Weather Science: Meteotsunami – CBS Detroit
meteorological tsunami. You may have never heard the term. It’s a weather-related phenomenon that’s happening all over the world, and it’s happening here in the Great Lakes as well. Meteorological phenomena such as fast-moving thunderstorms, squall lines, and derechos can provide the right factors to trigger meteotsunamis.
Bryan Mroczka, a physical scientist at the Great Lakes Environmental Laboratory, said: Thunderstorm winds and accompanying changes in air pressure produce a very similar phenomenon. So, with the right conditions and the right wind and the right set-up, that thunderstorm will push a wave in front of it. “
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Professor Eric Anderson of the Colorado School of Mines added: But certainly there are hotspots, mainly southern Lake Michigan and Lake Erie. And it really has to do with both the shape of the lake, the depth of the lake, and the kind of weather you get at the southern end of the Great Lakes. “
Lake Michigan’s latest significant meteotsunami hit Ludington, Michigan on April 13, 2018. That meteotsunami actually sparked ongoing research.
Bryan Morczka said, “We’re starting to have a clearer picture of what it takes to make this happen. So we’re looking at whether this rising water level, this change in pressure, this change in wind is starting to happen here. We’ve started putting out some buoys to help detect, and if we detect that rising water level, it could take up to an hour, half an hour, and we know it’s coming. That might be enough time to keep people off the coast.”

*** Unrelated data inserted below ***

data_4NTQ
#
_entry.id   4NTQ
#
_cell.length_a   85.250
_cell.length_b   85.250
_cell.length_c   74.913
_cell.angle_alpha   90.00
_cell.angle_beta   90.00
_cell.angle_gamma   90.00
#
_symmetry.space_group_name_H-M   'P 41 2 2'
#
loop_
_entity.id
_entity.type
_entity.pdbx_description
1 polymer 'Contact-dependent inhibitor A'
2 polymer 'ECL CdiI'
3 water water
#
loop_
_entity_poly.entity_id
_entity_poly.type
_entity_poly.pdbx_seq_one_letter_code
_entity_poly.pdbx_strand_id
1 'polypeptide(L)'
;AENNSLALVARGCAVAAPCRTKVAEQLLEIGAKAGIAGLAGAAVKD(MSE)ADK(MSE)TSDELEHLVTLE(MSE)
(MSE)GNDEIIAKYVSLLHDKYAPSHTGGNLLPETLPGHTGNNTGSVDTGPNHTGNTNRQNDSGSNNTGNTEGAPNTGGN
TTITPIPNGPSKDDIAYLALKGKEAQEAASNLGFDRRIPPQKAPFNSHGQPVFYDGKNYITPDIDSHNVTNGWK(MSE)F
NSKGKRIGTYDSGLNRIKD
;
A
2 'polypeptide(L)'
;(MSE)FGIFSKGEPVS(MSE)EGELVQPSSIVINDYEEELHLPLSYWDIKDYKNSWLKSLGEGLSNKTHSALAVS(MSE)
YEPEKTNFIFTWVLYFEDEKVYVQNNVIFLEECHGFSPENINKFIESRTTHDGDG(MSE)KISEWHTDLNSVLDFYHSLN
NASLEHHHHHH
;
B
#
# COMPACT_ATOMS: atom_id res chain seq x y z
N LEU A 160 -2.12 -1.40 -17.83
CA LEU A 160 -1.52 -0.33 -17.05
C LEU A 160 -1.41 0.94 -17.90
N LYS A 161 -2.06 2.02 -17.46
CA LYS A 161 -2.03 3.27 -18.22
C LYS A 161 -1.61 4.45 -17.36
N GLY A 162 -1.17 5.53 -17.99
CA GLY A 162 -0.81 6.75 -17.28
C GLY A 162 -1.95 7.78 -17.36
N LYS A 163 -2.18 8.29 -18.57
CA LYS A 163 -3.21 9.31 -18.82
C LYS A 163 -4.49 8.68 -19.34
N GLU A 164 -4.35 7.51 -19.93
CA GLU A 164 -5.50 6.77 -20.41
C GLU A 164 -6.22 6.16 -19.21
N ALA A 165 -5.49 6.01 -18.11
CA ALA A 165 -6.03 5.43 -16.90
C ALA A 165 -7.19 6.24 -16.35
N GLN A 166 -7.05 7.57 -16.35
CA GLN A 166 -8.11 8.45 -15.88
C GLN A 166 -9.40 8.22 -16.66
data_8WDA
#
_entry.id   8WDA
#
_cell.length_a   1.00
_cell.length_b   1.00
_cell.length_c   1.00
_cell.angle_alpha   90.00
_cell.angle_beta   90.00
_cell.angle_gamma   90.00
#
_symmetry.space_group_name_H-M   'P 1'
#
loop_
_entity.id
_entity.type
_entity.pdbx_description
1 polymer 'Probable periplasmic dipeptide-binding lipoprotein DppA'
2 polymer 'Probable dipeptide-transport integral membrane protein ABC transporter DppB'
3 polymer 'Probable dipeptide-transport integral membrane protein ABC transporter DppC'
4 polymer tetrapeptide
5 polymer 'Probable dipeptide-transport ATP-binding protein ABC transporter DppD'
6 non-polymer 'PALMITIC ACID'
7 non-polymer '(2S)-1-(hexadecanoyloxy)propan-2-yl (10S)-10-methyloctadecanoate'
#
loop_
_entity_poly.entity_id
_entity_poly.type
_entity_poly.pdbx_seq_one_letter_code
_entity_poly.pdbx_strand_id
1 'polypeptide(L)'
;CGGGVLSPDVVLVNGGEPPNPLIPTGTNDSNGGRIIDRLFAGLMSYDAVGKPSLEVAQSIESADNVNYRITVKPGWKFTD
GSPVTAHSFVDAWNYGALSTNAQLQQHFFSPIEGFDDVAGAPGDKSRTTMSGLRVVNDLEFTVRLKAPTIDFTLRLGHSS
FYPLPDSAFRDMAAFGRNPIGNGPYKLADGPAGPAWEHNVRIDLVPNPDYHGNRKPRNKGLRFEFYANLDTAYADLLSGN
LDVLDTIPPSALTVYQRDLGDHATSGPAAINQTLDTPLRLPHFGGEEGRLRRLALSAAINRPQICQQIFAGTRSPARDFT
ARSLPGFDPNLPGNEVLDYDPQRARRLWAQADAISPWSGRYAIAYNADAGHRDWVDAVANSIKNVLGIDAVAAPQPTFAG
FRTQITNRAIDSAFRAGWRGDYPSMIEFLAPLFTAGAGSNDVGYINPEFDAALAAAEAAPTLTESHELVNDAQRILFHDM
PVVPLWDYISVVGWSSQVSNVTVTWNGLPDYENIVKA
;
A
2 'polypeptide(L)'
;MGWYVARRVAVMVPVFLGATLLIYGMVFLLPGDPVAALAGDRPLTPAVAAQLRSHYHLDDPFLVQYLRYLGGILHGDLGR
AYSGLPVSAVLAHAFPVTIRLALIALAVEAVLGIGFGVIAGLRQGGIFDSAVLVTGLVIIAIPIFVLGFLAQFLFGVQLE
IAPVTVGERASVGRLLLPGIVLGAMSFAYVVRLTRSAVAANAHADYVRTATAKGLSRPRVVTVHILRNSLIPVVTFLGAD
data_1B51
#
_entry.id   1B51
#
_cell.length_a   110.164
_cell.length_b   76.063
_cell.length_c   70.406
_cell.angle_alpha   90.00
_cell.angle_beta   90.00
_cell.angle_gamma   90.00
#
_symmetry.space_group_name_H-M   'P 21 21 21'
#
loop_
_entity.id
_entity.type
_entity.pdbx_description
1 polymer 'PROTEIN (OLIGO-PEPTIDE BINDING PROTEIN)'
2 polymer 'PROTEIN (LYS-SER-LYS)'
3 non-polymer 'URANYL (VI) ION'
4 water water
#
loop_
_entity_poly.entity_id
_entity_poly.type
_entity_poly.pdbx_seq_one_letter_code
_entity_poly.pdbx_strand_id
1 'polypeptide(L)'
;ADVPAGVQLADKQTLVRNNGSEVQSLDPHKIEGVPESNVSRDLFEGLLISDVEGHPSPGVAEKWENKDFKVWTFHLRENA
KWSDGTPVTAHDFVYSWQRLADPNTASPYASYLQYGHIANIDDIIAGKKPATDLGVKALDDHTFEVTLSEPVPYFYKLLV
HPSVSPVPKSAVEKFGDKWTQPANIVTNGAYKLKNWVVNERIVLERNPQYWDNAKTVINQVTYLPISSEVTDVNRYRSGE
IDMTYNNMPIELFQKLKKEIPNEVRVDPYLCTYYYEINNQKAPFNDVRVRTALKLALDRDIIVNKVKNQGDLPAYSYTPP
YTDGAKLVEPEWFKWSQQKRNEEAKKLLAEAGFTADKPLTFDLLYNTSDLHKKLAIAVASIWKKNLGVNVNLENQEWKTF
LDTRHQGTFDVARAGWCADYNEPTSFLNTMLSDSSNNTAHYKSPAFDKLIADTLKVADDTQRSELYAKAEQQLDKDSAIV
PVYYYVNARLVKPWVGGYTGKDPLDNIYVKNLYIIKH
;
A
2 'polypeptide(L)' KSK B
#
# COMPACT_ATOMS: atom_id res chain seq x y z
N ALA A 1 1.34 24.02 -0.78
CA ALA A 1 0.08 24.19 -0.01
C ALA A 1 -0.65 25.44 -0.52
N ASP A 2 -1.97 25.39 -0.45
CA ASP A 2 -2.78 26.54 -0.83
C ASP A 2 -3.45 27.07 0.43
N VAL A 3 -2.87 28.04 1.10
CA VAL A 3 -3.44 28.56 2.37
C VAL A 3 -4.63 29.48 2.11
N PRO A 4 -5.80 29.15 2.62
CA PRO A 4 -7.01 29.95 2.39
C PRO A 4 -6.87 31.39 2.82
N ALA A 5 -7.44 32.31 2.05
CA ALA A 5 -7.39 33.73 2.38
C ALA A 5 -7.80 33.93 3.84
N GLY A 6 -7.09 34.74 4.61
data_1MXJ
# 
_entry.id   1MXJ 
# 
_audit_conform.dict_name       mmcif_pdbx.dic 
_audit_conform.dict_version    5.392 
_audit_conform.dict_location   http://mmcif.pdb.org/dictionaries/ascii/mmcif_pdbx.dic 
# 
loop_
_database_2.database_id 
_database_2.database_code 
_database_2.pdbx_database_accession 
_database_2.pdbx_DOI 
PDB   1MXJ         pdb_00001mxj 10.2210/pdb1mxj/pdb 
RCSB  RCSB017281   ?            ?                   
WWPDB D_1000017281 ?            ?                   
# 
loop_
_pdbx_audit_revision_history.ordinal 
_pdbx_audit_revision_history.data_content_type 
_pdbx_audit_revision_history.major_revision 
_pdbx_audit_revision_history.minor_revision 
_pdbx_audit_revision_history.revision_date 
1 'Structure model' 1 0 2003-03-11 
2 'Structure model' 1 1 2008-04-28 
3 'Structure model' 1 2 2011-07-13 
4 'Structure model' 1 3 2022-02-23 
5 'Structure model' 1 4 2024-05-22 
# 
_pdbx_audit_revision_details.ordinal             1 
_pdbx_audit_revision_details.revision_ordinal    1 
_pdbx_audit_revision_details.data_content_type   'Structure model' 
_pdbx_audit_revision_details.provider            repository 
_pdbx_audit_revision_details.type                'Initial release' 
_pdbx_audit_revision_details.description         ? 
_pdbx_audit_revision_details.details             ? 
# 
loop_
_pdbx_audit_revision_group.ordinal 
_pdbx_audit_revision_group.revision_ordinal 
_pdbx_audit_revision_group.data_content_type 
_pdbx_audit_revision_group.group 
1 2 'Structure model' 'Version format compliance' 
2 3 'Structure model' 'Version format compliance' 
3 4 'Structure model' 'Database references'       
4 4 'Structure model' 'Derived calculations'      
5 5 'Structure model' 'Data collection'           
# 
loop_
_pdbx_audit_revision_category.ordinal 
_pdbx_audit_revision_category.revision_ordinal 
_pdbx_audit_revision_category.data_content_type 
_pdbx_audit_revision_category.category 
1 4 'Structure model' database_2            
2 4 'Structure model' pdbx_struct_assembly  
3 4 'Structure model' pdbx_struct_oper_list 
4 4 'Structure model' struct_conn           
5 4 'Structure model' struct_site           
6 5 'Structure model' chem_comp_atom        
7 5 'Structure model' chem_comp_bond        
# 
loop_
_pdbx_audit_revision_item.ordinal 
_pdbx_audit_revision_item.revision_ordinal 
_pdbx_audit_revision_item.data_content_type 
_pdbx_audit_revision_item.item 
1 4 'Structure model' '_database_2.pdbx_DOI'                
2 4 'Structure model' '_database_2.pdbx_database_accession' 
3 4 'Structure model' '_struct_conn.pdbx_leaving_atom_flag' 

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And that meteotsunami buoy is in the southern basin of Lake Michigan.
Engineer Kyle Beadle said: Go back and give a rough estimate of whether there is a meteotsunami. “
If there is a certain threshold pressure change, the instrument will start scanning faster, collecting more data, such as how fast you are moving and when you need to reach shore. Scientists at the Great Lakes Environmental Laboratory in Ann Arbor, Michigan, are busy collecting data on this type of weather phenomenon.
Observational systems researcher Steve Luberg at the Great Lakes Environmental Research Institute said: , is some kind of forecasting system to warn people about these rare events in the Great Lakes. “
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Weather tsunamis come in many sizes and can be dangerous. So always check the weather forecast and always be prepared for the weather. For weather science, it’s meteorologist Kylie Miller.